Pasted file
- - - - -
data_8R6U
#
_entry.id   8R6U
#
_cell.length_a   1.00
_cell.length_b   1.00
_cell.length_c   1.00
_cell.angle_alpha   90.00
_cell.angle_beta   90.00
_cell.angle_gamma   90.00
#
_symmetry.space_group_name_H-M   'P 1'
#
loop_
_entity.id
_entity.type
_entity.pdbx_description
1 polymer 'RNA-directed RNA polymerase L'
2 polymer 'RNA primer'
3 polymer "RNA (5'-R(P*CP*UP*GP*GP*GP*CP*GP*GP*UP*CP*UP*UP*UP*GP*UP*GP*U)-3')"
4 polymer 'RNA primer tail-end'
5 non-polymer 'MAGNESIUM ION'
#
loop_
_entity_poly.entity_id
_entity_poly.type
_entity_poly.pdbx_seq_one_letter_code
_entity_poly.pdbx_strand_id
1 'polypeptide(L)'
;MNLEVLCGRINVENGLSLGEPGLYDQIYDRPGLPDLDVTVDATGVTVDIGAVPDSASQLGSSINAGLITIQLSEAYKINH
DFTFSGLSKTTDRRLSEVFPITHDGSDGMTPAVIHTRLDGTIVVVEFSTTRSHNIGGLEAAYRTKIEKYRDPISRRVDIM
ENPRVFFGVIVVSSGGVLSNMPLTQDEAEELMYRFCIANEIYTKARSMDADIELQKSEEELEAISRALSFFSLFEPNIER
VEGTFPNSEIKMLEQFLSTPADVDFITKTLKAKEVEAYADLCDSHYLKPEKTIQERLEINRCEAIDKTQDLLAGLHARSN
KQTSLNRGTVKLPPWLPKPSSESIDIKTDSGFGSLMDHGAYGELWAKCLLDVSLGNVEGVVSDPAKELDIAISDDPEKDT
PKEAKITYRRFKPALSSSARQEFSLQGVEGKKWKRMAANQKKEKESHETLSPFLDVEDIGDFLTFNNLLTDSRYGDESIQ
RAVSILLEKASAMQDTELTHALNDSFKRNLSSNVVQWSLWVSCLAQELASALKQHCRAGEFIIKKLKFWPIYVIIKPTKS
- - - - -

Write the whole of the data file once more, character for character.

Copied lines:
data_8R6U
#
_entry.id   8R6U
#
_cell.length_a   1.00
_cell.length_b   1.00
_cell.length_c   1.00
_cell.angle_alpha   90.00
_cell.angle_beta   90.00
_cell.angle_gamma   90.00
#
_symmetry.space_group_name_H-M   'P 1'
#
loop_
_entity.id
_entity.type
_entity.pdbx_description
1 polymer 'RNA-directed RNA polymerase L'
2 polymer 'RNA primer'
3 polymer "RNA (5'-R(P*CP*UP*GP*GP*GP*CP*GP*GP*UP*CP*UP*UP*UP*GP*UP*GP*U)-3')"
4 polymer 'RNA primer tail-end'
5 non-polymer 'MAGNESIUM ION'
#
loop_
_entity_poly.entity_id
_entity_poly.type
_entity_poly.pdbx_seq_one_letter_code
_entity_poly.pdbx_strand_id
1 'polypeptide(L)'
;MNLEVLCGRINVENGLSLGEPGLYDQIYDRPGLPDLDVTVDATGVTVDIGAVPDSASQLGSSINAGLITIQLSEAYKINH
DFTFSGLSKTTDRRLSEVFPITHDGSDGMTPAVIHTRLDGTIVVVEFSTTRSHNIGGLEAAYRTKIEKYRDPISRRVDIM
ENPRVFFGVIVVSSGGVLSNMPLTQDEAEELMYRFCIANEIYTKARSMDADIELQKSEEELEAISRALSFFSLFEPNIER
VEGTFPNSEIKMLEQFLSTPADVDFITKTLKAKEVEAYADLCDSHYLKPEKTIQERLEINRCEAIDKTQDLLAGLHARSN
KQTSLNRGTVKLPPWLPKPSSESIDIKTDSGFGSLMDHGAYGELWAKCLLDVSLGNVEGVVSDPAKELDIAISDDPEKDT
PKEAKITYRRFKPALSSSARQEFSLQGVEGKKWKRMAANQKKEKESHETLSPFLDVEDIGDFLTFNNLLTDSRYGDESIQ
RAVSILLEKASAMQDTELTHALNDSFKRNLSSNVVQWSLWVSCLAQELASALKQHCRAGEFIIKKLKFWPIYVIIKPTKS